I was unaware of this but apparently the US FTC is considering some new taxes to support or subsidize traditional journalism and newspapers in particular. These could include new mobile phone taxes or taxes on electronic devices or news websites that utilize traditional news sources for much of their content (e.g., Huffington Post).
Consumers apparently don’t like this idea. I agree.
Rasmussen Reports conducted a telephone survey (sample size unknown) of US adults shows that most people are opposed to any such “newspaper bailout.” Here are the data:
- 84% oppose a three percent (3%) tax on monthly cell phone bills to help newspapers
- 76% oppose a proposed five percent (5%) tax on the purchase of consumer electronic items such as computers, iPads and Kindles to help support newspapers
- 74% oppose the proposal to tax web sites like the Drudge Report to help the newspapers they draw their headlines from.
According to the survey, “10% favor the tax on monthly cell phone bills to help newspapers . . . 16% support the tax on consumer electronic devices, and 18% of adults favor placing an additional tax on Internet news sites.”
I don’t want to see traditional journalism further weakened. However I think new taxes to provide subsidies to for-profit media companies that are unable to compete successfully is completely misguided.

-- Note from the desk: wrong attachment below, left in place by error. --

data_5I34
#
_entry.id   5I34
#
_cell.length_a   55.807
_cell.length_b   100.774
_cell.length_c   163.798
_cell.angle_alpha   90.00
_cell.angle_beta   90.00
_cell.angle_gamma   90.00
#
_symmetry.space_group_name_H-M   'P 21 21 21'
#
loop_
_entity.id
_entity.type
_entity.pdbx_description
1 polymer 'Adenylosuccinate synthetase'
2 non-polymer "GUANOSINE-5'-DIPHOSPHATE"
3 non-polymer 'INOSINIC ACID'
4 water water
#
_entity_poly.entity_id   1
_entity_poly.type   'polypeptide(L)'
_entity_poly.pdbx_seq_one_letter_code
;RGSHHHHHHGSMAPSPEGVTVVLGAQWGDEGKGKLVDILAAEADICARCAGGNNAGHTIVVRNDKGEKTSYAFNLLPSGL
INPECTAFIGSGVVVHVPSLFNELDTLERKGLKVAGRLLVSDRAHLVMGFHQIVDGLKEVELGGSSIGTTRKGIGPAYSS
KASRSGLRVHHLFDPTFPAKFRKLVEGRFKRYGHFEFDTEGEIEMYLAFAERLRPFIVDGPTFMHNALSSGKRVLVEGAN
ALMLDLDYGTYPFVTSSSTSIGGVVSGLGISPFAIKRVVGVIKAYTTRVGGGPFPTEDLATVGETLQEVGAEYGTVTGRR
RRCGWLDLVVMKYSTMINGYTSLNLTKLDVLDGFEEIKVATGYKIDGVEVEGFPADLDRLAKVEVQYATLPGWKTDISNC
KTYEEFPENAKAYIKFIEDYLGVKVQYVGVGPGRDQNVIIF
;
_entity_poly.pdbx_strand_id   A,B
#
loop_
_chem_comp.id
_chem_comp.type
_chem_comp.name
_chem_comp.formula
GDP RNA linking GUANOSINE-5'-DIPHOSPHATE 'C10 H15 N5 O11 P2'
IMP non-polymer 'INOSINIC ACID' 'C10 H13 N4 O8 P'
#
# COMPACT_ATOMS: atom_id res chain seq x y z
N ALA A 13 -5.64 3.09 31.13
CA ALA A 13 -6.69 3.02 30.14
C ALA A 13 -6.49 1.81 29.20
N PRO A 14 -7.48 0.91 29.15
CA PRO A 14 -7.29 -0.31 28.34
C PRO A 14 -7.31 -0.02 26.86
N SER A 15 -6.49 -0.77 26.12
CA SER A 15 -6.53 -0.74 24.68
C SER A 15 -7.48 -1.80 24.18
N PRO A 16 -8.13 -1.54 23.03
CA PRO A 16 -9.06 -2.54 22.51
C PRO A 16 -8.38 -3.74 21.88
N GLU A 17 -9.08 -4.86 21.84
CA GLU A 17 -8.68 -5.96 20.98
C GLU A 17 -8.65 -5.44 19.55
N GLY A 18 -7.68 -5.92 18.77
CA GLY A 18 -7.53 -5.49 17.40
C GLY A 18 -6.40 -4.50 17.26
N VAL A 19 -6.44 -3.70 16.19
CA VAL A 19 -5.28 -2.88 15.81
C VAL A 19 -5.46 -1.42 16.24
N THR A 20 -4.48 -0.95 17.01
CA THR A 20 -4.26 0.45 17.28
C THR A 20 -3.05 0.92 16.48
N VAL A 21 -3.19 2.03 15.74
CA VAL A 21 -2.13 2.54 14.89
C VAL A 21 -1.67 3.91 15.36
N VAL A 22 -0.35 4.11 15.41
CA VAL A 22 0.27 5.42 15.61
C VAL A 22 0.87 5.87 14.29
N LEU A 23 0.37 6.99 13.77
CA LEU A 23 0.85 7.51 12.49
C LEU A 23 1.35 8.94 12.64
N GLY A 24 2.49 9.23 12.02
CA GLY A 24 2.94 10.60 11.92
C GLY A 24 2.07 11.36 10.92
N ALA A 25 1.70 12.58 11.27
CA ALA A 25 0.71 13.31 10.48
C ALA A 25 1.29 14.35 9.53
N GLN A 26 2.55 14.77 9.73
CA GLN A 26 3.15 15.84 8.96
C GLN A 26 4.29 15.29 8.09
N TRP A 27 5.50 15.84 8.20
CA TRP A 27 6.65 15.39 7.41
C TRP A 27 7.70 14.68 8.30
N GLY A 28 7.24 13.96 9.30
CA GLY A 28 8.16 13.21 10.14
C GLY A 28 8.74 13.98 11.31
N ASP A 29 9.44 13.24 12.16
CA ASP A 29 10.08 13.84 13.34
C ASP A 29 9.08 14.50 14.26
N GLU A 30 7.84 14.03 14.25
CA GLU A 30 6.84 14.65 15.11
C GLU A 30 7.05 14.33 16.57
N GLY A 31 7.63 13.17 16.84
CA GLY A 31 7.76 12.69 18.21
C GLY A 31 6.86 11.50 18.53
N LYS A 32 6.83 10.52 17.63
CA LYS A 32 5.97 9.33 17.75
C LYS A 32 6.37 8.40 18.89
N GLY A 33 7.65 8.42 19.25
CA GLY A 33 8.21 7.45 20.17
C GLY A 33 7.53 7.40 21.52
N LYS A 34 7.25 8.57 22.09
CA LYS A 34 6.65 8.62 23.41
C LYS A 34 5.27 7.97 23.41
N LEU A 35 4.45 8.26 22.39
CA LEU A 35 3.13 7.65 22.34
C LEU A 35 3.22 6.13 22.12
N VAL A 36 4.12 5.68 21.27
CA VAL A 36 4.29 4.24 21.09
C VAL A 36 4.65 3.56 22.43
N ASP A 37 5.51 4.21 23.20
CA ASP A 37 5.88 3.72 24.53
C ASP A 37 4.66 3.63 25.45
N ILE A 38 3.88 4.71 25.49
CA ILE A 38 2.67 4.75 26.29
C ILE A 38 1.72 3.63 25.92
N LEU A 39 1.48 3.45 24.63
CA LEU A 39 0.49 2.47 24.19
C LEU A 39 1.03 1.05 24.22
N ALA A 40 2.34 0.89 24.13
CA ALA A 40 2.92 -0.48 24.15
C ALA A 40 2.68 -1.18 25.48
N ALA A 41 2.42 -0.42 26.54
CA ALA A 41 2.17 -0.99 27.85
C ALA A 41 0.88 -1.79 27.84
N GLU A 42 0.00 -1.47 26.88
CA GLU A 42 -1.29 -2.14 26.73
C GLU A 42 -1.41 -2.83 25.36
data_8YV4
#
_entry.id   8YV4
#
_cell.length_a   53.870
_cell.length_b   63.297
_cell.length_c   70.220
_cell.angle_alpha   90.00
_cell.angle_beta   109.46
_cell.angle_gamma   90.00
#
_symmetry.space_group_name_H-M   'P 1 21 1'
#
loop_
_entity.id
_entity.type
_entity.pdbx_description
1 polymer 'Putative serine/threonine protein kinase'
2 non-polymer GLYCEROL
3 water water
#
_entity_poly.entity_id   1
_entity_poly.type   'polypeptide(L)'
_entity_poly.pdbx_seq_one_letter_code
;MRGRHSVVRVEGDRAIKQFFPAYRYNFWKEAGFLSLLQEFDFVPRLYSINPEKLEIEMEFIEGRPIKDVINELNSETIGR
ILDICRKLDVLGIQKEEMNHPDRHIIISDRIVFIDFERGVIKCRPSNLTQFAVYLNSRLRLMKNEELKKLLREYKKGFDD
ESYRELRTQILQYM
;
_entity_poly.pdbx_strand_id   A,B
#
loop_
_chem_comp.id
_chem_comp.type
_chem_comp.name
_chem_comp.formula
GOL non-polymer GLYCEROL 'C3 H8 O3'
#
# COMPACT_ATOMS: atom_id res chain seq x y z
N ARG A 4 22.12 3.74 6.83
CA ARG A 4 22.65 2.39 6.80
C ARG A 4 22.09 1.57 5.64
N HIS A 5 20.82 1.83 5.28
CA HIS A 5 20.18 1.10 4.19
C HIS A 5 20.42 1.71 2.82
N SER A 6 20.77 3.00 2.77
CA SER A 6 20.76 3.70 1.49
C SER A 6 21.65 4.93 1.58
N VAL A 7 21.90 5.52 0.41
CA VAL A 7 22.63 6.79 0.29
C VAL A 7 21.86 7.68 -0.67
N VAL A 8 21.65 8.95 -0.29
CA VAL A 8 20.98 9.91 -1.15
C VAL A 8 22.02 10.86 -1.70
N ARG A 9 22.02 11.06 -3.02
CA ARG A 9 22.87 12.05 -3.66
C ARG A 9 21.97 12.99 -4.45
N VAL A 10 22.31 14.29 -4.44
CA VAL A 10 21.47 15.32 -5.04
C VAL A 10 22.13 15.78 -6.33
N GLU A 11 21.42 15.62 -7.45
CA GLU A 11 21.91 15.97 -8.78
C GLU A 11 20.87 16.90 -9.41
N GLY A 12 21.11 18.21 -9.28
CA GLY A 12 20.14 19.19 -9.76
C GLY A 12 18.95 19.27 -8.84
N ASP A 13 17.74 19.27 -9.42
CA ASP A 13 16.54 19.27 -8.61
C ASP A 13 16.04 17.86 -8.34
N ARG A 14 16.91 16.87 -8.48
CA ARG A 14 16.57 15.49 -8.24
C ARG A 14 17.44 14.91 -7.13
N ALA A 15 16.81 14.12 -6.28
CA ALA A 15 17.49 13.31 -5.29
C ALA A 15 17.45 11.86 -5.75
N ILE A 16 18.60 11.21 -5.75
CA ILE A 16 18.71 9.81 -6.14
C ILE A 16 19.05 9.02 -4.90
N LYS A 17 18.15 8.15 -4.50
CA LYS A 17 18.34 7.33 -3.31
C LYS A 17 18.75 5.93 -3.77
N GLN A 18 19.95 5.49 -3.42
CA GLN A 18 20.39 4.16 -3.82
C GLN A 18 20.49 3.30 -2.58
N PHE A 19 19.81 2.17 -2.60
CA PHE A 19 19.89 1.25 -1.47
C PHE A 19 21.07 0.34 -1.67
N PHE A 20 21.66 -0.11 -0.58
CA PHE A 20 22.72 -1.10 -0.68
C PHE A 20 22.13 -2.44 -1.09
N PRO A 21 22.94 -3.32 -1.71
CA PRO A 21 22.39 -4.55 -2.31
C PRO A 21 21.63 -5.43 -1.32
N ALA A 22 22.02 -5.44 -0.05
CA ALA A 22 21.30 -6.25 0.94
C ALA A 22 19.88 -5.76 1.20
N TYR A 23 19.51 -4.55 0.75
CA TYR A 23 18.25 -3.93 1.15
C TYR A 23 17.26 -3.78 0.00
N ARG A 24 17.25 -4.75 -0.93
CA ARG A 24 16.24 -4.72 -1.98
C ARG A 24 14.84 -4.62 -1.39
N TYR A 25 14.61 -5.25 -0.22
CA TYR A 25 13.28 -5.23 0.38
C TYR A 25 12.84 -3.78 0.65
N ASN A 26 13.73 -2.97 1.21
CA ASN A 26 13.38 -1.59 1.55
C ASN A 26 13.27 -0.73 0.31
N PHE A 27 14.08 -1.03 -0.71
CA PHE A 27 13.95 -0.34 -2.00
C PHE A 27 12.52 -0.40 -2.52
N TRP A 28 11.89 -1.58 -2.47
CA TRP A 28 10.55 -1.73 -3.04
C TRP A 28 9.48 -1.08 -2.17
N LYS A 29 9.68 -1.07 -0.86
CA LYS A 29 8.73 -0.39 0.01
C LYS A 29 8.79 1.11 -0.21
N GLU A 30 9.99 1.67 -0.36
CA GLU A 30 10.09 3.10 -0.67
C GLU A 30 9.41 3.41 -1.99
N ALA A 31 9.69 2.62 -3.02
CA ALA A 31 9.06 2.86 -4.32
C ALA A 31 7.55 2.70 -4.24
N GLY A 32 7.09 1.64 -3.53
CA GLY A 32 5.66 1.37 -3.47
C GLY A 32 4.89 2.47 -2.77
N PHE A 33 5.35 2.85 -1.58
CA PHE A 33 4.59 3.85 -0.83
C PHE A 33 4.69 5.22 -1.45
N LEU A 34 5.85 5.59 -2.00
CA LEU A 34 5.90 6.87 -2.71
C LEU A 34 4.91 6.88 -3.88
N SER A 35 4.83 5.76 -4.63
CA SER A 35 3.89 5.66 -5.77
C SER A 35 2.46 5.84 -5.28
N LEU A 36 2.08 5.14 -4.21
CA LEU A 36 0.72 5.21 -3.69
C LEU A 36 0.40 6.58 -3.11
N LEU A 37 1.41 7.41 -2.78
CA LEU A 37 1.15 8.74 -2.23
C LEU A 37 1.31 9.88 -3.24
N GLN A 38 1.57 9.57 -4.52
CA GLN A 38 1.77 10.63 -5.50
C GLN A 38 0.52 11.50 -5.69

I no longer subscribe to print newspapers but when I travel I always look at them. I was struck the other day by how anemic USA Today looked to me. It was thin and narrow (to save on printing costs).
The cost saving measures that diminish the “look and feel” of print as well as its content hasten the demise of the traditional product. (USA Today is getting selected online articles from content farm Demand Media.) However journalism and print newspapers are not completely synonymous. There is a fair amount of overlap but the journalistic impulse and journalism will survive the decline of print.
The challenge is how to support professional writers and editors doing original reporting, rather than simply rewriting press releases or creating “service journalism,” which is where Demand and Associated Content are playing.
While the iPad and its imitators may enable publishers to generate subscription revenues from electronic media, traditional journalism doesn’t monetize well online (so far), making it hard to support full time reporters doing serious work.
See related: NY Times’ Scoop App a Model for Others